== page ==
Life evolves
• About 1.8 billion
years ago, the fossil
record shows that
more complex
organisms, living
things with
nuclei in their cells,
Life during the Precambrian
Million Years Ago
4000 3500 1800
Life during the Precambrian
• By the end of the Precambrian, about
543 million years ago, multicellular
eukaryotes, such as sponges and jellyfishes, diversified and filled the oceans.
Diversity during the Paleozoic
• In the Paleozoic Era, which lasted until
248 million years ago, many more
types of animals and plants were
present on Earth, and some were
preserved in the fossil record.
• During the Cambrian Period, the oceans
teemed with many types of animals,
including worms, sea stars, and unusual
Diversity during the Paleozoic
• During the first half of the Paleozoic,
fishes, the oldest animals with
backbones, appeared in Earth’s waters.
• There is also fossil evidence of ferns and
early seed plants existing on land about
400 million years ago.
• Around the middle of the Paleozoic,
four-legged animals such as amphibians
appeared on Earth.
Conifers dominant
First reptiles
First seed plants
First amphibians
First jawed fishes
First land plants
First vertebrates
Diversity during the Paleozoic
• During the
last half of the
era, the fossil
record shows
that reptiles
appeared and
began to
flourish on
290 land.
Silurian Devonian Carboniferous Permian
Paleozoic Era
491 443 417 354 323
Million Years Ago
Diversity during the Paleozoic
• The largest mass extinction recorded in
the fossil record marked the end of the
• About 90 percent of Earth’s marine
species and 70 percent of the land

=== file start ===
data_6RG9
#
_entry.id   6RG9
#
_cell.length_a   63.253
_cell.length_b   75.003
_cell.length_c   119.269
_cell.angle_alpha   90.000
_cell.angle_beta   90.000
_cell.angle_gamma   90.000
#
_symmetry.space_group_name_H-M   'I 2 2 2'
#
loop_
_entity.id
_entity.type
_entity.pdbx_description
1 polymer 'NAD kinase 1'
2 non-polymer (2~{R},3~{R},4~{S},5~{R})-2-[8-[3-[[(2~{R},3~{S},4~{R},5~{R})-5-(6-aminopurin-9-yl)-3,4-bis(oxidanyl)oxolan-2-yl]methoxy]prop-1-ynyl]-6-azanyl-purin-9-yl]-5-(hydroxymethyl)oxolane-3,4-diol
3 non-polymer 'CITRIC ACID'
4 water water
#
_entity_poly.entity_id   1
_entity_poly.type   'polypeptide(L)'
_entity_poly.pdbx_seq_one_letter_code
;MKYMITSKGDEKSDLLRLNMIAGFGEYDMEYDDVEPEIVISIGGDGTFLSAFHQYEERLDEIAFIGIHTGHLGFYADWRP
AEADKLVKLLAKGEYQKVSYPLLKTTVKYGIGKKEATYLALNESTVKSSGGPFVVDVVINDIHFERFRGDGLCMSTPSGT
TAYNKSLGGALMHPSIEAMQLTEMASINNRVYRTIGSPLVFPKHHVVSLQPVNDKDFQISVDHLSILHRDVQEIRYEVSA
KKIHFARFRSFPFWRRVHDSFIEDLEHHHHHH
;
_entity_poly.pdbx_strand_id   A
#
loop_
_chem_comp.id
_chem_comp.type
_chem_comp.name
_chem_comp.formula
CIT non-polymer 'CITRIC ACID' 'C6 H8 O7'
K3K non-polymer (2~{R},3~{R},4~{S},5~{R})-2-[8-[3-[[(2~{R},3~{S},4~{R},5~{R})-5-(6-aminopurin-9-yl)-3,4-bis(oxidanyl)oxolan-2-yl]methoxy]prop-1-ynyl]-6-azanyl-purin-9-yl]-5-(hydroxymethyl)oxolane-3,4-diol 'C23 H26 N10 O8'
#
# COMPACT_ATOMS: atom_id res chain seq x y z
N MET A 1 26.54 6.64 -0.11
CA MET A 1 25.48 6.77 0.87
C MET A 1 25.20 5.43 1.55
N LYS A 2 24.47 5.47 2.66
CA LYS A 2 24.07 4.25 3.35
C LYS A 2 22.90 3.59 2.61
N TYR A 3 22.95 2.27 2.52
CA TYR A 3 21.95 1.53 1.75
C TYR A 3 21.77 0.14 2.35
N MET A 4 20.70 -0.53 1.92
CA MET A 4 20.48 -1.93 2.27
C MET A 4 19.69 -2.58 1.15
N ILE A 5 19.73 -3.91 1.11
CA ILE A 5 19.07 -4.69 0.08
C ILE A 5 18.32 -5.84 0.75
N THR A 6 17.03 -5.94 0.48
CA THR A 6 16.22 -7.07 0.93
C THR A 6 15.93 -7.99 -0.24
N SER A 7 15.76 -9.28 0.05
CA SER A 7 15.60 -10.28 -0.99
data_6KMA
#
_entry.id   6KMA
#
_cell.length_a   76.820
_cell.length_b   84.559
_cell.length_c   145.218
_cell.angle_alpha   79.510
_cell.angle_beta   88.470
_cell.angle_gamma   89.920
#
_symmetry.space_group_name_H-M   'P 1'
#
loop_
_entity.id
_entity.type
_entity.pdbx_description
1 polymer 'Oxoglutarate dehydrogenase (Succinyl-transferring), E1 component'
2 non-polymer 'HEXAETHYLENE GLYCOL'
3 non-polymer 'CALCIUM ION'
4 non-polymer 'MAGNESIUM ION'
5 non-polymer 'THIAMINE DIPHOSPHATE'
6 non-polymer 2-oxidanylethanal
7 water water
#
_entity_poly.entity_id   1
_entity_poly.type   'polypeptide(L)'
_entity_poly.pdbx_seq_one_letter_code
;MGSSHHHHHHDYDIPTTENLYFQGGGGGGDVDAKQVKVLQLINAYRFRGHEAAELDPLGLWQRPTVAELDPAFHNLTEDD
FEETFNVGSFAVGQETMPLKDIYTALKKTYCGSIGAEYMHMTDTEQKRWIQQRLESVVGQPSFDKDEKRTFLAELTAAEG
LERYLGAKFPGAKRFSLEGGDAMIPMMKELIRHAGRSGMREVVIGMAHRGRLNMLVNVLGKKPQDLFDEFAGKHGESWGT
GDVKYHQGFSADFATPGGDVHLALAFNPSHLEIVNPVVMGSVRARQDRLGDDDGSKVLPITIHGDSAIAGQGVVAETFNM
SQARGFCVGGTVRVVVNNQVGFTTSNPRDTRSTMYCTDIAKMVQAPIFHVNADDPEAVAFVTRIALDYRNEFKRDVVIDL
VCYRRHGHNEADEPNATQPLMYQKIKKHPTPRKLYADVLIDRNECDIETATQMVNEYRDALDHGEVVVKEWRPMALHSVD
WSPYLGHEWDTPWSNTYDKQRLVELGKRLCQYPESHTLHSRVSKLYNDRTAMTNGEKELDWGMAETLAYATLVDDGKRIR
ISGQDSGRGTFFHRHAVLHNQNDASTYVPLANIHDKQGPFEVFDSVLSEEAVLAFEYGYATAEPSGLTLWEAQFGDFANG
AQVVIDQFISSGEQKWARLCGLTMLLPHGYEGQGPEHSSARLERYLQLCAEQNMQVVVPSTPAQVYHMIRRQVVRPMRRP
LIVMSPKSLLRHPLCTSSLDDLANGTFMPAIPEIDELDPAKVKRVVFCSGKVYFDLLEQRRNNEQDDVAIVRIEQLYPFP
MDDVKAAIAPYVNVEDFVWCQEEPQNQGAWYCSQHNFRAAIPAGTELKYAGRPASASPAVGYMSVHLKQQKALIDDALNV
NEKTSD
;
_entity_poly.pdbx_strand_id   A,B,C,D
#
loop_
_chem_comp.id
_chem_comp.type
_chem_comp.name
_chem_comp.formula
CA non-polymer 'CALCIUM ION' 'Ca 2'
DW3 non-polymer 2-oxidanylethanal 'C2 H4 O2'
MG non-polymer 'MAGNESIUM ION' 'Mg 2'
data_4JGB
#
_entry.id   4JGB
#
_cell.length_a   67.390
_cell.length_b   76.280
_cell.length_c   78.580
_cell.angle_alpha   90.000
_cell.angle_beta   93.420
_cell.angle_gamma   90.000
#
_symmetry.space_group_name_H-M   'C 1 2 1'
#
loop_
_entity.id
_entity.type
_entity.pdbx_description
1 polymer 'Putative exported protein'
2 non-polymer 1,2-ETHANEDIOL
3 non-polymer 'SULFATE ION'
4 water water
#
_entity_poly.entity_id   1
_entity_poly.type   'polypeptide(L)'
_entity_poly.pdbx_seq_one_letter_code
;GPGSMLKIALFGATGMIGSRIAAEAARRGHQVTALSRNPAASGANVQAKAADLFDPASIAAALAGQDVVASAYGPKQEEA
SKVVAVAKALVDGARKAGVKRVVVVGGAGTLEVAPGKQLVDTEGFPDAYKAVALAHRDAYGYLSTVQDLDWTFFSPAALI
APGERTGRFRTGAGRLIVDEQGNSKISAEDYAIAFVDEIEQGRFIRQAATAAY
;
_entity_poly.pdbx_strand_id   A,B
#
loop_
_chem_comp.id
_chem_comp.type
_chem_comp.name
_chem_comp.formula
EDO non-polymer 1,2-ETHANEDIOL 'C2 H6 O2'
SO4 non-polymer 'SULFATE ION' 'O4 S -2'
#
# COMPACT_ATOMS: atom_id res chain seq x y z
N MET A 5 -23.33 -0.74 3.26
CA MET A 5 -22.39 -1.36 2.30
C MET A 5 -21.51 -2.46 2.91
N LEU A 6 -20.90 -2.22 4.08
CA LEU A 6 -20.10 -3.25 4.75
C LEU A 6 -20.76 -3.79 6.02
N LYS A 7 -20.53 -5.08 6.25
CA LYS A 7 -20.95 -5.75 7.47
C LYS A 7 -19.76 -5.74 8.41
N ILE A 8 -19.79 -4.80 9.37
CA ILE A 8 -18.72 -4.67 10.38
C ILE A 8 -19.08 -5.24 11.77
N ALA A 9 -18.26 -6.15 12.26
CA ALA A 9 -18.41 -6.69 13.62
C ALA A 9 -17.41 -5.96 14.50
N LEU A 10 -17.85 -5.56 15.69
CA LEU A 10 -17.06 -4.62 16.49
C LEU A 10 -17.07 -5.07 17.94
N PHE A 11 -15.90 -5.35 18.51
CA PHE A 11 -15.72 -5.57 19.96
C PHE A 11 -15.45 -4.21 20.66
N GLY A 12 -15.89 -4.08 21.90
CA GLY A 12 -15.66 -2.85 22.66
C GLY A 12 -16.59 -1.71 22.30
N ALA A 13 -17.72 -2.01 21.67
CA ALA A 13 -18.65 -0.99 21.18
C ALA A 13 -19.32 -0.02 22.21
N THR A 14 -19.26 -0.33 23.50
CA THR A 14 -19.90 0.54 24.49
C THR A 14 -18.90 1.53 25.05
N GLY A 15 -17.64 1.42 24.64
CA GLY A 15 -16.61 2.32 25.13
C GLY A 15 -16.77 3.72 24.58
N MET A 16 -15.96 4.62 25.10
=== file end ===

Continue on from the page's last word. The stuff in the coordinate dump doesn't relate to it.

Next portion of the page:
species disappeared at this time.
Life in the Mesozoic
• The Mesozoic Era began about 248
million years ago.
• The Mesozoic Era is divided into three
• Fossils from the Triassic Period, the
oldest period, show that mammals
appeared on Earth at this time.
Million Years Ago
plants dominant
First birds
First mammals
• These fossils
of mammals
indicate that
were small
and mouselike.
First dinosaurs
Life in the Mesozoic
Mesozoic Era
Million Years Ago
plants dominant
First birds
First mammals
• The middle of
the Mesozoic,
called the
Period, began
about 206
million years
First dinosaurs
Life in the Mesozoic
Mesozoic Era
Life in the Mesozoic
• Recent fossil
support the idea
that modern
birds evolved
from one of the
groups of
toward the end
of this period.
A mass extinction
• The last period in the Mesozoic, the
Cretaceous, began about 144 million years
• During this period, many new types of
mammals appeared and flowering plants
flourished on Earth.
A mass extinction
• The mass extinction of the dinosaurs marked
the end of the Cretaceous Period about 65
million years ago.
• Some scientists propose that a large
meteorite collision caused this mass
Changes during the Mesozoic
• The theory of continental drift, suggests that
Earth’s continents have moved during
Earth’s history and are still moving today at
a rate of about six centimeters per year.
Changes during the Mesozoic
Click image to view movie.
Changes during the Mesozoic
• Early in the
Mesozoic, the
continents were
merged into one
large landmass.
During the era,
this supercontinent broke
up and the pieces
drifted apart.
Changes during the Mesozoic
• The theory for how the continents move is
called plate tectonics.
• According to this idea, Earth’s surface
consists of several rigid plates that drift on
top of a plastic, partially molten layer of
• These plates are continually movingspreading apart, sliding by, or pushing